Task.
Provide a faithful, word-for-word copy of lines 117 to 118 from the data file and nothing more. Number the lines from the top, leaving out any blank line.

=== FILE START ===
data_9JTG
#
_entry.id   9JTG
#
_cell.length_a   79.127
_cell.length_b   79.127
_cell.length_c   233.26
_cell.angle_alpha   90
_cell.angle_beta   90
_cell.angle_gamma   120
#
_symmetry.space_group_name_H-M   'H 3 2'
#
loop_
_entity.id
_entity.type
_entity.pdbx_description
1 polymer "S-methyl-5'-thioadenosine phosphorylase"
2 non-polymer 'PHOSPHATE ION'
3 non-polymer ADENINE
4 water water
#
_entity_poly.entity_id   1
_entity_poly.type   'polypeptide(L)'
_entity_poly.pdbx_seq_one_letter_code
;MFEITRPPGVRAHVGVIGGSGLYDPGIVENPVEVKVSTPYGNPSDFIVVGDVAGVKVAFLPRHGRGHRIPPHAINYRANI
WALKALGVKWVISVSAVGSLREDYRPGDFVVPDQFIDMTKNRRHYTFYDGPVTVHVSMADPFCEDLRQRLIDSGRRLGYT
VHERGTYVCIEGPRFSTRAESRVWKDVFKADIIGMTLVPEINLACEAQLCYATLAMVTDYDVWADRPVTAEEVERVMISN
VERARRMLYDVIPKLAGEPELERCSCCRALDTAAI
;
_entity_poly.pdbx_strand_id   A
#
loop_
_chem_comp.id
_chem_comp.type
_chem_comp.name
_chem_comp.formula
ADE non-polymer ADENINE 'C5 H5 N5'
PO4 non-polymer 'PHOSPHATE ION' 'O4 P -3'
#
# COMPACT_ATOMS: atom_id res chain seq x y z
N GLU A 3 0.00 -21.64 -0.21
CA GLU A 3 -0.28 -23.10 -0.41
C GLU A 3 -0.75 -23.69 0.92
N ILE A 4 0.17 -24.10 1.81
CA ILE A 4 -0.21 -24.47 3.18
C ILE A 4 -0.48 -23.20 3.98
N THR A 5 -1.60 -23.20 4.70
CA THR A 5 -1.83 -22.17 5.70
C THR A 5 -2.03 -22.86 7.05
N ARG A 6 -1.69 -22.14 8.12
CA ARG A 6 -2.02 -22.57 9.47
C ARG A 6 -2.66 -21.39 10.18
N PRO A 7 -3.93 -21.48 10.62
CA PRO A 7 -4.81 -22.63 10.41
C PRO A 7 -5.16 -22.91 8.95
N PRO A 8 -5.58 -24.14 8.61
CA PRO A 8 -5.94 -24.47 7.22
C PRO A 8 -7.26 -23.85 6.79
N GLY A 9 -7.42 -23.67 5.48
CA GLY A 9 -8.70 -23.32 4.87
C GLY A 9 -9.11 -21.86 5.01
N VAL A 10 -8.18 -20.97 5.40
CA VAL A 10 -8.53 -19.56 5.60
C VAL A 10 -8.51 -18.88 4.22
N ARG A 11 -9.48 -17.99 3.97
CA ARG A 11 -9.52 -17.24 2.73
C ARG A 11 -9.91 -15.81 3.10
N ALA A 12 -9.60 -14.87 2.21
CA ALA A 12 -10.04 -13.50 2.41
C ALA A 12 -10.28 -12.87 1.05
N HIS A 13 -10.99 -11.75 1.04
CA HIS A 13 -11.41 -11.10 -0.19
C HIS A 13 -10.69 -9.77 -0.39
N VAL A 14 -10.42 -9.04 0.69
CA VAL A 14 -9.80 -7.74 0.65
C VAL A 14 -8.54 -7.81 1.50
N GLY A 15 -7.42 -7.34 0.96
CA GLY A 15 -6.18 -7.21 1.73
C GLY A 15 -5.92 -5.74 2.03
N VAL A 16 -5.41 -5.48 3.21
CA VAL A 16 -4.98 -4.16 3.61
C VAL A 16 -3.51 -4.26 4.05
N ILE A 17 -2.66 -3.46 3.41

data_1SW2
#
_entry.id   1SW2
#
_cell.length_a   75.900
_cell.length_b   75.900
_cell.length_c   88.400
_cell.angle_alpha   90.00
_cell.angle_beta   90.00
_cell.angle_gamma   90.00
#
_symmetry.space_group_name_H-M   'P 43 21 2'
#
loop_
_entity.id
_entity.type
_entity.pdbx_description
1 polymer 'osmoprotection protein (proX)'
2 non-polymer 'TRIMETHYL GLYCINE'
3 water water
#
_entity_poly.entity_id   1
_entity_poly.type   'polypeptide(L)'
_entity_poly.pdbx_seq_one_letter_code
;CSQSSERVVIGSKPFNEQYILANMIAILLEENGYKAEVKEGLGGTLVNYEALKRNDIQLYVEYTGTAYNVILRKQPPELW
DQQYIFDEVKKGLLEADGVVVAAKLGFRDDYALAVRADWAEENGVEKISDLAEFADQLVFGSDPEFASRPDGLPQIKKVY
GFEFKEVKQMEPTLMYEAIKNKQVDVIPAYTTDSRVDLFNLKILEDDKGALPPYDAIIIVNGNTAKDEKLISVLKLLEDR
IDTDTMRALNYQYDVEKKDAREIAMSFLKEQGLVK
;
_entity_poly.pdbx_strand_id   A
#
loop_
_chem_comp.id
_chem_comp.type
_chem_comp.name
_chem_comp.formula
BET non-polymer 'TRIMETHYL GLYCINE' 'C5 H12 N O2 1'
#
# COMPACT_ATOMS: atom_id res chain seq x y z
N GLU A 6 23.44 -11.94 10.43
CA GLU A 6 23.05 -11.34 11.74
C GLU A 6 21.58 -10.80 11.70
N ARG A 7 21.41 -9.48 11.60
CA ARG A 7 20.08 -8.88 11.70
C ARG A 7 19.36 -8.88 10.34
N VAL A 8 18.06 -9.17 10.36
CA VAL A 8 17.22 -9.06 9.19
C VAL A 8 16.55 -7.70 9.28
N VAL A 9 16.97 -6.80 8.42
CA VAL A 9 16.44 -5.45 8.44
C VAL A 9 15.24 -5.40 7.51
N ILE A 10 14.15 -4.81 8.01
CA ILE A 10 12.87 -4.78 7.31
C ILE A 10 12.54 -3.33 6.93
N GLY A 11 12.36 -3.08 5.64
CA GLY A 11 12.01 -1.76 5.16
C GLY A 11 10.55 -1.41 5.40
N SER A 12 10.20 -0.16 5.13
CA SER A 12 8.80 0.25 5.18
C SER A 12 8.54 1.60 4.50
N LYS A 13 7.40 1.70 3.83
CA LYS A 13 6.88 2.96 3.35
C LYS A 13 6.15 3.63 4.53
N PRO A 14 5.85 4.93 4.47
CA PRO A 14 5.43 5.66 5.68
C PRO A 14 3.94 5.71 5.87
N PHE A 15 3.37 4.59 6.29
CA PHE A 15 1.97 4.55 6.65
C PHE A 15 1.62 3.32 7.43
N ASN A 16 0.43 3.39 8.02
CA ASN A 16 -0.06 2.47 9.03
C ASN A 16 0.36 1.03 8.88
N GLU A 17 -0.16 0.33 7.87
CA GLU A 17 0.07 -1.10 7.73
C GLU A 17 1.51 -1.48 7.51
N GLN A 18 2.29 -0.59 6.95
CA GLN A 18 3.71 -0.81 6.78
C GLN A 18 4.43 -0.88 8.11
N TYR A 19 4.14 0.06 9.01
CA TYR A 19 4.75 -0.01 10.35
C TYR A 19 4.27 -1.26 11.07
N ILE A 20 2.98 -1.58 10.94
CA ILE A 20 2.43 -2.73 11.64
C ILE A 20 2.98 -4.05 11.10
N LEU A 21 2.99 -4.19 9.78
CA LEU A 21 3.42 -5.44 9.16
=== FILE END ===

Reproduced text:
_chem_comp.id
_chem_comp.type